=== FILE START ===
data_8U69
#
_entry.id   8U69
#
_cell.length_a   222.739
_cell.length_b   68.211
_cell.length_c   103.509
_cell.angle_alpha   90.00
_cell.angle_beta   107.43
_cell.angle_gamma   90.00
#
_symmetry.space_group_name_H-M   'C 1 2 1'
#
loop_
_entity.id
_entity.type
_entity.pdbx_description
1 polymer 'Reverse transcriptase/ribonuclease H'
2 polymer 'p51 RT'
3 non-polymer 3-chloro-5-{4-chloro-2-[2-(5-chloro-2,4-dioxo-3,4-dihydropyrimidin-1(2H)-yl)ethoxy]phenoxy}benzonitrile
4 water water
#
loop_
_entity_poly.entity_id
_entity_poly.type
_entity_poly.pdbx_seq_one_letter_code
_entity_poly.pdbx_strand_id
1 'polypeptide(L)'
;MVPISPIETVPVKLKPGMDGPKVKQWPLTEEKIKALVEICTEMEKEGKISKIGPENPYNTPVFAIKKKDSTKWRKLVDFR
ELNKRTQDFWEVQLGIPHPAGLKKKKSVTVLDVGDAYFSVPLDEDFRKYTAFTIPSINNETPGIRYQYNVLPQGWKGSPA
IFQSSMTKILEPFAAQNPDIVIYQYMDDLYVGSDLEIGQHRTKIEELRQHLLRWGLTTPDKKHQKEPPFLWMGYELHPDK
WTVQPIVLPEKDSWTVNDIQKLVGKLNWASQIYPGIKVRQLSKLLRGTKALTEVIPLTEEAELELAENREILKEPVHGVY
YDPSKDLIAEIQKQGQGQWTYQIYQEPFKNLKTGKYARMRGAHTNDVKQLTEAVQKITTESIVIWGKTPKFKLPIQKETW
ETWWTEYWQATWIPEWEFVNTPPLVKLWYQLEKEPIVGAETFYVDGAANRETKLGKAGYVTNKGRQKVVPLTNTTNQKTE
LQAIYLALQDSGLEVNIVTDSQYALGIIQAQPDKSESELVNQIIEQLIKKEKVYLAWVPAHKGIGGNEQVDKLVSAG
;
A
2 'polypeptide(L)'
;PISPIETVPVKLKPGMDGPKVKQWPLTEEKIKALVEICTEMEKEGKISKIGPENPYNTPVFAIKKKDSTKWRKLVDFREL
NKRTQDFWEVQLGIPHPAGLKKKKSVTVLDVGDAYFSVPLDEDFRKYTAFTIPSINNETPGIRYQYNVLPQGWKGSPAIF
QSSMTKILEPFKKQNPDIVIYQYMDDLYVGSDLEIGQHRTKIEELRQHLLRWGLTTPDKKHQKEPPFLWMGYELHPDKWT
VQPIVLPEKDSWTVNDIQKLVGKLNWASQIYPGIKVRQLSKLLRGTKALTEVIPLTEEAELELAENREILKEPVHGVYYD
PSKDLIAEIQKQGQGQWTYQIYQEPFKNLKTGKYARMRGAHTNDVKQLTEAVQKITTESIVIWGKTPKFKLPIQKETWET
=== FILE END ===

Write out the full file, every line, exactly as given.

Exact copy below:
data_8U69
#
_entry.id   8U69
#
_cell.length_a   222.739
_cell.length_b   68.211
_cell.length_c   103.509
_cell.angle_alpha   90.00
_cell.angle_beta   107.43
_cell.angle_gamma   90.00
#
_symmetry.space_group_name_H-M   'C 1 2 1'
#
loop_
_entity.id
_entity.type
_entity.pdbx_description
1 polymer 'Reverse transcriptase/ribonuclease H'
2 polymer 'p51 RT'
3 non-polymer 3-chloro-5-{4-chloro-2-[2-(5-chloro-2,4-dioxo-3,4-dihydropyrimidin-1(2H)-yl)ethoxy]phenoxy}benzonitrile
4 water water
#
loop_
_entity_poly.entity_id
_entity_poly.type
_entity_poly.pdbx_seq_one_letter_code
_entity_poly.pdbx_strand_id
1 'polypeptide(L)'
;MVPISPIETVPVKLKPGMDGPKVKQWPLTEEKIKALVEICTEMEKEGKISKIGPENPYNTPVFAIKKKDSTKWRKLVDFR
ELNKRTQDFWEVQLGIPHPAGLKKKKSVTVLDVGDAYFSVPLDEDFRKYTAFTIPSINNETPGIRYQYNVLPQGWKGSPA
IFQSSMTKILEPFAAQNPDIVIYQYMDDLYVGSDLEIGQHRTKIEELRQHLLRWGLTTPDKKHQKEPPFLWMGYELHPDK
WTVQPIVLPEKDSWTVNDIQKLVGKLNWASQIYPGIKVRQLSKLLRGTKALTEVIPLTEEAELELAENREILKEPVHGVY
YDPSKDLIAEIQKQGQGQWTYQIYQEPFKNLKTGKYARMRGAHTNDVKQLTEAVQKITTESIVIWGKTPKFKLPIQKETW
ETWWTEYWQATWIPEWEFVNTPPLVKLWYQLEKEPIVGAETFYVDGAANRETKLGKAGYVTNKGRQKVVPLTNTTNQKTE
LQAIYLALQDSGLEVNIVTDSQYALGIIQAQPDKSESELVNQIIEQLIKKEKVYLAWVPAHKGIGGNEQVDKLVSAG
;
A
2 'polypeptide(L)'
;PISPIETVPVKLKPGMDGPKVKQWPLTEEKIKALVEICTEMEKEGKISKIGPENPYNTPVFAIKKKDSTKWRKLVDFREL
NKRTQDFWEVQLGIPHPAGLKKKKSVTVLDVGDAYFSVPLDEDFRKYTAFTIPSINNETPGIRYQYNVLPQGWKGSPAIF
QSSMTKILEPFKKQNPDIVIYQYMDDLYVGSDLEIGQHRTKIEELRQHLLRWGLTTPDKKHQKEPPFLWMGYELHPDKWT
VQPIVLPEKDSWTVNDIQKLVGKLNWASQIYPGIKVRQLSKLLRGTKALTEVIPLTEEAELELAENREILKEPVHGVYYD
PSKDLIAEIQKQGQGQWTYQIYQEPFKNLKTGKYARMRGAHTNDVKQLTEAVQKITTESIVIWGKTPKFKLPIQKETWET